FIG. 17 shows a plane section XVII—XVII in FIG. 16,
FIG. 18 shows in perspective a section of a conveyor belt in two tiers and according to a second embodiment, i.e. with large outer links,
FIG. 19 shows two large outer links in perspective and seen from that side which faces inwards towards the product-bearing part of the conveyor belt,
FIG. 20 shows in perspective a single, large outer link seen from the outer side, i.e. opposite to the direction of view in FIG. 19,
FIG. 21 shows the outer link in FIG. 20 seen in perspective, but from the opposite side,
FIG. 22 shows in perspective a second embodiment of a large outer link,
FIG. 23 shows the same outer link as in FIGS. 20-21, but additionally with a steel item for moulding,
FIG. 24 shows the link in FIG. 23, but seen from the opposite side,
FIG. 25 shows in perspective a steel strap-plate for possible assembly in conveyor belts according to the invention,
FIG. 26 shows how the steel strap-plates in FIG. 25 are to be assembled in pairs and mounted in a conveyor belt according to the invention, and
FIG. 27 shows on a smaller scale an example of the use of an endless conveyor belt according to the invention in a so-called helical system.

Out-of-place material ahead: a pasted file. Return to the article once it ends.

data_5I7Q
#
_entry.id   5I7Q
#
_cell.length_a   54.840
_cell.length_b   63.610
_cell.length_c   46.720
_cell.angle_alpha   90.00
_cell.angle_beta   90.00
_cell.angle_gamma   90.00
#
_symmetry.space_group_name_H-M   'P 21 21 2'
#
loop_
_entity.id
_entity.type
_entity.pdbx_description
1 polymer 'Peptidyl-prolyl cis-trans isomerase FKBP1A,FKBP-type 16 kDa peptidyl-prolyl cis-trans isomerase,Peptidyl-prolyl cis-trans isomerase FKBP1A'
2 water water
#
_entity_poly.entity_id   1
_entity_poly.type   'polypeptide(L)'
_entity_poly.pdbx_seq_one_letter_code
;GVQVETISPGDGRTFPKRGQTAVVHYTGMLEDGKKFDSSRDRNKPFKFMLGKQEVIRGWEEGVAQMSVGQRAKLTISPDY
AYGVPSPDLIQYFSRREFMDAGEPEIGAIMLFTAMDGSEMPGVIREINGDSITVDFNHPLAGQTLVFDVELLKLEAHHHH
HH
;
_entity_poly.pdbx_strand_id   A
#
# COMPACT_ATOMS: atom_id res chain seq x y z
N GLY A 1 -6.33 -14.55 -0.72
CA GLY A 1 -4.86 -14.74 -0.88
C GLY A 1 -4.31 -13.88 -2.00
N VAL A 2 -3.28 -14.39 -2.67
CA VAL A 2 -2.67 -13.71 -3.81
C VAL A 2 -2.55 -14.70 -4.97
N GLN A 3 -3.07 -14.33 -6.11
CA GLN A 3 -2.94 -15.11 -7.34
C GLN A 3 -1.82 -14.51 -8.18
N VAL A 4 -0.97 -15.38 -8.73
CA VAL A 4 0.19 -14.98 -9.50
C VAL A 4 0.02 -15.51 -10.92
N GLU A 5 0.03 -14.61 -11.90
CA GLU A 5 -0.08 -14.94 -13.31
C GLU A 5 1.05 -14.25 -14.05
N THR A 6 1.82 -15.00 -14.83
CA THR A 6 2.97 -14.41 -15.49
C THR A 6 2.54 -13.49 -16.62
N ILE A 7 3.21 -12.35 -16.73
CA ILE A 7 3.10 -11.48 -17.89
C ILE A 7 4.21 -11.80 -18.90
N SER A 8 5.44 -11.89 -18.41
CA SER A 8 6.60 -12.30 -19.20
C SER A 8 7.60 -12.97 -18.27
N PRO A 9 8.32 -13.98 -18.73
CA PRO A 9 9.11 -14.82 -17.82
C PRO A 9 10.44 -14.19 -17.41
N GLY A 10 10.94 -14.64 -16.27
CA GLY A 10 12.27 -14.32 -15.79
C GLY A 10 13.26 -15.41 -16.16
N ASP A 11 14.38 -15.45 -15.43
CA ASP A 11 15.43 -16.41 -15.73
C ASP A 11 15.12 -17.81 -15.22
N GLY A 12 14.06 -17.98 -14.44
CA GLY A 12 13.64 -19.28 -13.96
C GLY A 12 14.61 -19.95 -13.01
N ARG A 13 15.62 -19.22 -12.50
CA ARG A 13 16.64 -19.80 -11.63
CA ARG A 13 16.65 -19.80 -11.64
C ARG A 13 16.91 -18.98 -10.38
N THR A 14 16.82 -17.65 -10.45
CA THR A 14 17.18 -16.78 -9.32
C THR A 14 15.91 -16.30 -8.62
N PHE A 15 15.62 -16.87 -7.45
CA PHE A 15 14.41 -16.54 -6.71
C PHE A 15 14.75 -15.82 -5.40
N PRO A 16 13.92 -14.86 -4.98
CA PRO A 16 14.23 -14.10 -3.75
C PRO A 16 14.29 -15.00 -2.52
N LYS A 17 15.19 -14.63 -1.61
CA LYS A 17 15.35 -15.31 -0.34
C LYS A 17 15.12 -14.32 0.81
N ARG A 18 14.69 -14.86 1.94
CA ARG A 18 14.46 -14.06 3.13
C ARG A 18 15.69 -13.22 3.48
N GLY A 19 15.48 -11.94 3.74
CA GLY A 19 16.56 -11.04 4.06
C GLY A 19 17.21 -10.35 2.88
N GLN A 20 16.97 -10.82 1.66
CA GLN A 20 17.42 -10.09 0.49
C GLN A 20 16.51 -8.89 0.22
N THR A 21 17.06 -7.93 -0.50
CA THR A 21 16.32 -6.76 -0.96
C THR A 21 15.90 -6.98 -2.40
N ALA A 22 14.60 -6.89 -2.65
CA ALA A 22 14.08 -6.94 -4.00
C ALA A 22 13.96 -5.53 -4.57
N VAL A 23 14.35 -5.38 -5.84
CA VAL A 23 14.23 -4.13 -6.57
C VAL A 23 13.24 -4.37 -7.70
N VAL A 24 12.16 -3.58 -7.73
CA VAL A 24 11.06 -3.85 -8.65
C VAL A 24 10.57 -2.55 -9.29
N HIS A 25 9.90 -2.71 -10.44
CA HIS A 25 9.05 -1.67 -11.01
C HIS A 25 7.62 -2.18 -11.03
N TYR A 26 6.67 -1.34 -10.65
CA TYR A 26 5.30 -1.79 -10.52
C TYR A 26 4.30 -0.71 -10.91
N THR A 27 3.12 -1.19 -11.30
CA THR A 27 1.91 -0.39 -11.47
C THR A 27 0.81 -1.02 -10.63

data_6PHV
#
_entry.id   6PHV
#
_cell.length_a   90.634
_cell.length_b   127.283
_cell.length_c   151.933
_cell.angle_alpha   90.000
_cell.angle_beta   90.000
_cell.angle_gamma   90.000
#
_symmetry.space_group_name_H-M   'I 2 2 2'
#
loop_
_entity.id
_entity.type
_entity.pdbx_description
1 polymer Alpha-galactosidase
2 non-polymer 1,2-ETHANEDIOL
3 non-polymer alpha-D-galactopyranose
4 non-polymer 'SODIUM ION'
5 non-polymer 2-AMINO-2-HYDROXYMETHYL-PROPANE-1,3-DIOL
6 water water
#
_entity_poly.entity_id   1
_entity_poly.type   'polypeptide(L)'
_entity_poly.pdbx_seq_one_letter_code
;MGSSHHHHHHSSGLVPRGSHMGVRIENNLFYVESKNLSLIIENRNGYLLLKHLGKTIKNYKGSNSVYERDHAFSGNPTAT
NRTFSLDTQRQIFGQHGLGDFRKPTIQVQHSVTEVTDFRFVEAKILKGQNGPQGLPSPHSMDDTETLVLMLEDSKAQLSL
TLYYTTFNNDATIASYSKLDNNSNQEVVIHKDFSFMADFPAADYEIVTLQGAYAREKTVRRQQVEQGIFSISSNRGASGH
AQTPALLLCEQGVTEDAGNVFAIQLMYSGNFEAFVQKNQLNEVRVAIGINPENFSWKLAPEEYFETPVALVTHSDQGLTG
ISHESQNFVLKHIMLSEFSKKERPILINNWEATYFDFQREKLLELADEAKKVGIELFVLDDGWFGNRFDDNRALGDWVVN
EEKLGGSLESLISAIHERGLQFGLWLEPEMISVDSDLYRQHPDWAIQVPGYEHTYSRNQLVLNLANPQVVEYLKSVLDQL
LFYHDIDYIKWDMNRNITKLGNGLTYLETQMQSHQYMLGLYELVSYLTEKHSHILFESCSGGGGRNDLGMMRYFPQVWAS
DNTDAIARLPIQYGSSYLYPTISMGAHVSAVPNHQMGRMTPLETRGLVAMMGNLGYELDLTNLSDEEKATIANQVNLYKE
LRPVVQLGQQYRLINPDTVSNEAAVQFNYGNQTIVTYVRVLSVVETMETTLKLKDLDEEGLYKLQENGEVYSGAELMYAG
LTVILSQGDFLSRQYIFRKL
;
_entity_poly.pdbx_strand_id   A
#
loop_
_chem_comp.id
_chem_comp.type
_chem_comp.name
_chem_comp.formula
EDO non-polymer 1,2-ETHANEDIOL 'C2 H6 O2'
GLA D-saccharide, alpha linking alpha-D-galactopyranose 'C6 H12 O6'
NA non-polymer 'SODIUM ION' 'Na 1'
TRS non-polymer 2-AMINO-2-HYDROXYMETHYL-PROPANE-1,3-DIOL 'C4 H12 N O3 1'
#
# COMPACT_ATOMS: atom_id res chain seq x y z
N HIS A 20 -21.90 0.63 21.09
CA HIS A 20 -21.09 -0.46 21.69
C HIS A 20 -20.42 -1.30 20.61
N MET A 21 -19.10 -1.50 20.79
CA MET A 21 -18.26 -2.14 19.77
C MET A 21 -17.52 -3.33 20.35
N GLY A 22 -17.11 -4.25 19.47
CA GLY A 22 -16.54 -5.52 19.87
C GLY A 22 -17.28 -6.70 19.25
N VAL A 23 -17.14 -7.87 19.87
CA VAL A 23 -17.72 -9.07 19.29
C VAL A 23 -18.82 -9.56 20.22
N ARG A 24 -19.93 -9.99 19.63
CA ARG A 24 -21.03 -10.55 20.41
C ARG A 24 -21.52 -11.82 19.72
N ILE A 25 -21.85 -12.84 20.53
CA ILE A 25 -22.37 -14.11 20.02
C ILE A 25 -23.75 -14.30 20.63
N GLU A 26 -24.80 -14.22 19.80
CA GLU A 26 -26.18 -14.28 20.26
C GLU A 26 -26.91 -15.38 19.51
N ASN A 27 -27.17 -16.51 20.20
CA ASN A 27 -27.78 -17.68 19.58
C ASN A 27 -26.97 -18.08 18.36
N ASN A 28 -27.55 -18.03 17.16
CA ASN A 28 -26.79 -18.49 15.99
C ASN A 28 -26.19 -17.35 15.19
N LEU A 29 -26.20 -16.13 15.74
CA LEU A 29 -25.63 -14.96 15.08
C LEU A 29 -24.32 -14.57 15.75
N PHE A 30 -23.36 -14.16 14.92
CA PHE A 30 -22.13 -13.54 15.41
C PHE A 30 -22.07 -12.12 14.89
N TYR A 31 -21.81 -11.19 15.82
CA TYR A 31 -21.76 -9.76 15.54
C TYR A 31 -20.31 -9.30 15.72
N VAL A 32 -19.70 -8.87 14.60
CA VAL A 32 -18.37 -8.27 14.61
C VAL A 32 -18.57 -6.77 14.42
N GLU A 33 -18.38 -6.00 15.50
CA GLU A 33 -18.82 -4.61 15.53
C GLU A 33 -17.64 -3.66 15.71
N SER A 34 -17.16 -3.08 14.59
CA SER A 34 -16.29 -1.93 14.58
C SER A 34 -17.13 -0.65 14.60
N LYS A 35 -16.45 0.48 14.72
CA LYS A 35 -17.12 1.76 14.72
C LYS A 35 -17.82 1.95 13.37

FIGS. 1-5 of the drawing show a basic embodiment in which small outer links (4) are used, and FIGS. 18-27 of the drawing show an embodiment of the conveyor belt according to the invention in which large outer links are used, the latter in several variations.
The embodiment in FIGS. 1-5 is mainly for ordinary belt conveyors, and the embodiment in FIGS. 18-27 is especially for operation in helical systems, e.g. as shown in FIG. 27.
The grid element shown in FIGS. 6-17 can be used as required both in connection with conveyor belts with small outer links and with large outer links, c.f. the following explanation.
First, the conveyor belt shown in FIGS. 1-5 is explained.
The belt is built up and held together by means of axles 3, i.e. solid plastic or steel axles, which are secured at each end to an outer link 4 which is injection moulded in plastic as a one-piece unit and has a configuration as shown in FIGS. 3 and 4. In each outer link there are two through-going holes 5 and 6. The elongated hole 6 is for the axle in the adjacent link, see FIGS. 1 and 2, so that the belt can run in a curve and still remain flat, in that the axle 3 can slide in the elongated hole 6, which is thus slightly larger than the axle diameter, so that the axle can move freely in the hole 6. The hole 5 is also elongated, but as will be seen in FIG. 3 it is usually shorter than twice the diameter of the axle. The elongated hole 5 comprises a snap-lock for the securing of an axle end. The elongated hole 5 has a circular part 9 for the introduction of an axle end, and in the centre of the hole there is seen a collar 7 which is partly annular in that end which is opposite the circular part 9. In both ends of the axle 3 there is an annular recess 11 of the same magnitude as the cross-sectional profile of the collar 7.